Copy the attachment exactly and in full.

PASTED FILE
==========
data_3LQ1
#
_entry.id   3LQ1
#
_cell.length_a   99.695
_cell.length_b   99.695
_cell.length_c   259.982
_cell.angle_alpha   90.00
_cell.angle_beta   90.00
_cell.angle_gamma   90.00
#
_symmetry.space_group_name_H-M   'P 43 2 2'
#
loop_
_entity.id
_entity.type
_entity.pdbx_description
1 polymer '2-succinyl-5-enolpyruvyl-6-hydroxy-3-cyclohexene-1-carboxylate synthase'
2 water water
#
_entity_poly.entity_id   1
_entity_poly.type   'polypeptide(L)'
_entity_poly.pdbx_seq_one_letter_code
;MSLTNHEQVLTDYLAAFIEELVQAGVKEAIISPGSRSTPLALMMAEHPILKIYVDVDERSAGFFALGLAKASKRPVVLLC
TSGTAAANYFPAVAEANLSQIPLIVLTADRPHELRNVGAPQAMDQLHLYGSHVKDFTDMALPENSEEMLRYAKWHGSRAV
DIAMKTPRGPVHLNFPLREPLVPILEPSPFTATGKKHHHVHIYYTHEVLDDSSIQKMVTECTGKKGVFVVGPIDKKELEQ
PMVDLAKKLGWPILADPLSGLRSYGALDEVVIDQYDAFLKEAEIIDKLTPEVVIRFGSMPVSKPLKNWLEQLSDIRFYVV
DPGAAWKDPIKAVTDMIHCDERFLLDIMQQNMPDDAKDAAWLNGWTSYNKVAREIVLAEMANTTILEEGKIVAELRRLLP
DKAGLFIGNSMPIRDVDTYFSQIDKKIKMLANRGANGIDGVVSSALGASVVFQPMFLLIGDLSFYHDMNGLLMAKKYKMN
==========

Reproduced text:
data_3LQ1
#
_entry.id   3LQ1
#
_cell.length_a   99.695
_cell.length_b   99.695
_cell.length_c   259.982
_cell.angle_alpha   90.00
_cell.angle_beta   90.00
_cell.angle_gamma   90.00
#
_symmetry.space_group_name_H-M   'P 43 2 2'
#
loop_
_entity.id
_entity.type
_entity.pdbx_description
1 polymer '2-succinyl-5-enolpyruvyl-6-hydroxy-3-cyclohexene-1-carboxylate synthase'
2 water water
#
_entity_poly.entity_id   1
_entity_poly.type   'polypeptide(L)'
_entity_poly.pdbx_seq_one_letter_code
;MSLTNHEQVLTDYLAAFIEELVQAGVKEAIISPGSRSTPLALMMAEHPILKIYVDVDERSAGFFALGLAKASKRPVVLLC
TSGTAAANYFPAVAEANLSQIPLIVLTADRPHELRNVGAPQAMDQLHLYGSHVKDFTDMALPENSEEMLRYAKWHGSRAV
DIAMKTPRGPVHLNFPLREPLVPILEPSPFTATGKKHHHVHIYYTHEVLDDSSIQKMVTECTGKKGVFVVGPIDKKELEQ
PMVDLAKKLGWPILADPLSGLRSYGALDEVVIDQYDAFLKEAEIIDKLTPEVVIRFGSMPVSKPLKNWLEQLSDIRFYVV
DPGAAWKDPIKAVTDMIHCDERFLLDIMQQNMPDDAKDAAWLNGWTSYNKVAREIVLAEMANTTILEEGKIVAELRRLLP
DKAGLFIGNSMPIRDVDTYFSQIDKKIKMLANRGANGIDGVVSSALGASVVFQPMFLLIGDLSFYHDMNGLLMAKKYKMN